The school began with a class of ten men, one building (a dilapidated former slave master’s house), and one teacher, the Reverend Timothy L. Dodge. By the end of the twentieth century, Benedict College saw its enrollment grow to nearly three thousand students, making it, in terms of enrollment, one of the largest historically black colleges in the Carolinas and one of the largest private colleges in South Carolina.
A historically black college in Columbia, Benedict College was founded in 1870 on the site of an eighty-acre plantation. Rhode Island native Bathsheba Benedict, serving with the Baptist Home Mission Society, purchased the property with the long-term goal of educating recently emancipated African Americans.
Originally named Benedict Institute, the school began with a class of ten men, one building (a dilapidated former slave master’s house), and one teacher, the Reverend Timothy L. Dodge, a college-educated northern minister who would become the school’s first president. These first students followed a curriculum of grammar school subjects, Bible study, and theology. Later, additional courses were added to train Benedict’s students for work as teachers and ministers.
In 1894 the school was chartered by the General Assembly as a liberal arts college and became Benedict College. During the next three and a half decades, the college continued to be led by white northern clergymen. In 1930, however, the first African American president was appointed. The Reverend John J. Starks, an 1891 graduate of Benedict, began a succession of African American leaders of the college.
Throughout the twentieth century, Benedict College expanded its campus, its curriculum, its student body, and its significance to the Columbia region and beyond. Scholars such as Benjamin Mays and Benjamin Payton helped to bring national attention to Benedict, as did the achievements of its alumni, which included the civil rights activists Septima Clark and Modjeska Simkins. During the 1990s, the section of the campus at the corner of Harden and Taylor Streets in downtown Columbia underwent substantial renovations to all of its historic sites, dormitories, and administration buildings. Also in the 1990s, football returned to Benedict after a twenty-nine-year hiatus. Shortly thereafter, Benedict and South Carolina State University briefly rekindled their football rivalry in the Palmetto Capital City Classic until South Carolina State pulled out in 2004.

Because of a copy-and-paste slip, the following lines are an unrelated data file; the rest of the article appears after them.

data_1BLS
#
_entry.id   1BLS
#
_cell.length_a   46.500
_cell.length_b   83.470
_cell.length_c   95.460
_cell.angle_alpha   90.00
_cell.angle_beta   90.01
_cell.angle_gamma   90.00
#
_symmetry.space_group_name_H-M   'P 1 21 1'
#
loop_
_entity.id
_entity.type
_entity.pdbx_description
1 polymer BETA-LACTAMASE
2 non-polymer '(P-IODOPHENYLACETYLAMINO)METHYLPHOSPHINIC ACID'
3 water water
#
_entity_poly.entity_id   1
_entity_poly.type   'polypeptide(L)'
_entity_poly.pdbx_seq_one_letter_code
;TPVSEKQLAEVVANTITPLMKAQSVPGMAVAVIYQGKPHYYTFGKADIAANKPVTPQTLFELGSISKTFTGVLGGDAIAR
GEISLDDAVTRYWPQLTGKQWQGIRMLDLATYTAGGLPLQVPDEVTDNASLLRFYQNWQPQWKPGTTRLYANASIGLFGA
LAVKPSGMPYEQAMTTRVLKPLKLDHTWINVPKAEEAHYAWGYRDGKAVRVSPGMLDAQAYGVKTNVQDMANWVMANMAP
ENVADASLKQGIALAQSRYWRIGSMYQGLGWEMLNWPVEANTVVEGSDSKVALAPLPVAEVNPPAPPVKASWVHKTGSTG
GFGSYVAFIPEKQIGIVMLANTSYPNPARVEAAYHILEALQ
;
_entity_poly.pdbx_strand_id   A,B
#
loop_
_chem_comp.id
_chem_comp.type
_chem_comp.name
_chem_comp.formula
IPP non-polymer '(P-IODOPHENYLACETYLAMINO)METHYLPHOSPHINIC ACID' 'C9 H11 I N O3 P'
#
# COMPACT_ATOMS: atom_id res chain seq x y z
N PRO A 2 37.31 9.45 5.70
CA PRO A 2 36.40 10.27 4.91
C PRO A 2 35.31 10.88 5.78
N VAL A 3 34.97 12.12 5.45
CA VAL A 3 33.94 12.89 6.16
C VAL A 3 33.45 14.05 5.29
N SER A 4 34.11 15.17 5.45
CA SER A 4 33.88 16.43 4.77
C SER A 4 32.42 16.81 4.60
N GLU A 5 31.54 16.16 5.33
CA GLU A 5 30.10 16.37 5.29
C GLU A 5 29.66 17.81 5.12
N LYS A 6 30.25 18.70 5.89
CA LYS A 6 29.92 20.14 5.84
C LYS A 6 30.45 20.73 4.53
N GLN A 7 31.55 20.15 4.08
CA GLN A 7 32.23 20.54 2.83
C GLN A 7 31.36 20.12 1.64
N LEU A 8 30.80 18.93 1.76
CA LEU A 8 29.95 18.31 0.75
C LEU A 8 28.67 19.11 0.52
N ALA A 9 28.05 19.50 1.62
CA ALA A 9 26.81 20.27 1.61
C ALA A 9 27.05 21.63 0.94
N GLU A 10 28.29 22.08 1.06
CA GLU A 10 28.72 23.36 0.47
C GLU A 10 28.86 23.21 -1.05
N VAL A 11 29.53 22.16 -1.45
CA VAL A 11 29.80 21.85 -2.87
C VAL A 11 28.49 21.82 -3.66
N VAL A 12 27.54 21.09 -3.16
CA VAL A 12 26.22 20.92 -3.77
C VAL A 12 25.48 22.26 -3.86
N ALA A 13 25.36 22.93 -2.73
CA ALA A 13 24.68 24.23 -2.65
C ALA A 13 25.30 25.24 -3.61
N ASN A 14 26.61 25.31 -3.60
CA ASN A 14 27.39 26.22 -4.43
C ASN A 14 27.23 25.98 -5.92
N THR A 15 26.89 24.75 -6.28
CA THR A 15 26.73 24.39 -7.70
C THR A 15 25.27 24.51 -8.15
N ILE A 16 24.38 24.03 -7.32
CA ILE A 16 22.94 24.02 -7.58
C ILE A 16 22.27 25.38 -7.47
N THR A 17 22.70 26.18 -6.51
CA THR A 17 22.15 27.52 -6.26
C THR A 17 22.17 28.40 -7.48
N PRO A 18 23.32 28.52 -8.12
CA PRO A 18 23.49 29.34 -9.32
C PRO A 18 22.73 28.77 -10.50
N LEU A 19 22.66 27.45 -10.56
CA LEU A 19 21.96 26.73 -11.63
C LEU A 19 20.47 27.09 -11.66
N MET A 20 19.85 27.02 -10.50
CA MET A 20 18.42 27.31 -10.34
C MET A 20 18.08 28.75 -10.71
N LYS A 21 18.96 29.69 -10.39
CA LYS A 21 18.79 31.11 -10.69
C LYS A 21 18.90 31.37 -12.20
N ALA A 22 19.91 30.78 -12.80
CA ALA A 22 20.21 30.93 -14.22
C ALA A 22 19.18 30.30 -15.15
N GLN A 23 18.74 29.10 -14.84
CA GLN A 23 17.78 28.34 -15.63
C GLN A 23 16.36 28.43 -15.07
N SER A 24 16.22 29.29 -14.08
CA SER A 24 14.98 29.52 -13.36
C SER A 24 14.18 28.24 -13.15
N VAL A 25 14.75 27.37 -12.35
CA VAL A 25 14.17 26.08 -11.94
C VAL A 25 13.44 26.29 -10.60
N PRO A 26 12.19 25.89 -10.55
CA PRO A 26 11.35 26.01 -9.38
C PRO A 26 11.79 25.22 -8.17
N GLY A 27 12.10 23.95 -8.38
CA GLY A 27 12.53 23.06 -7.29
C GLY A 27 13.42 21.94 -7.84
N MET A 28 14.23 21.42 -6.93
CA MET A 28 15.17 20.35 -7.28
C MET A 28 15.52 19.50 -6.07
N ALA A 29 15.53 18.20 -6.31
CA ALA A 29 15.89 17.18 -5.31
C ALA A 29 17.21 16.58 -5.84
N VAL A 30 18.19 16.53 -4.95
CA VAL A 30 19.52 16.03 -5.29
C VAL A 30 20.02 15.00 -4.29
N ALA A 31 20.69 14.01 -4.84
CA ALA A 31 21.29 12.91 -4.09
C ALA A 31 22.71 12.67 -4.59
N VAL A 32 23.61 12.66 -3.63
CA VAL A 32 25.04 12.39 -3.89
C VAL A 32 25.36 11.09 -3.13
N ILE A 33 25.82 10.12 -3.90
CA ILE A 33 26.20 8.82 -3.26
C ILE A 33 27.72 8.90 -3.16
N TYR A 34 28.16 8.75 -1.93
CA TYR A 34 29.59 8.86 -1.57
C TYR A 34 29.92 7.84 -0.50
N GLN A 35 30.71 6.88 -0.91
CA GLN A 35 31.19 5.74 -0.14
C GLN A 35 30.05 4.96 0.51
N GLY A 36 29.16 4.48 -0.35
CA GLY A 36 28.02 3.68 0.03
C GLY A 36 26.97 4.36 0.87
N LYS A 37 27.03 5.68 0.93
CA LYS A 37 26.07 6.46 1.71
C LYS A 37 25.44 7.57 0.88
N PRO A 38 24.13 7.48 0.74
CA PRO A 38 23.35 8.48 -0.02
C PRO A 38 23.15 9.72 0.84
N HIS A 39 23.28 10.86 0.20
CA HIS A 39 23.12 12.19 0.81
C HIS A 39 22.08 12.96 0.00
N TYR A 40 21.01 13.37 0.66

By the end of the twentieth century, under the leadership of Dr. David Swinton, Benedict College saw its enrollment grow to nearly three thousand students, making it, in terms of enrollment, one of the largest historically black colleges in the Carolinas and one of the largest private colleges in South Carolina. In 2003 the college broke ground on its multimillion-dollar, sixty-one-acre LeRoy Walker Athletic and Wellness Complex (named after Olympic president emeritus Dr. LeRoy T. Walker, alumnus of the class of 1940). The college planned the complex not only to serve the fitness needs of students and faculty, but also to house the stadium of the Benedict Tigers football team. In 2004 Benedict began developing graduate courses in business and religion to complement its bachelor’s degree offerings in twenty-nine areas.
Davis, Marianna W. The Enduring Dream: History of Benedict College, 1870–1995. Columbia, S.C.: Benedict College, 1995.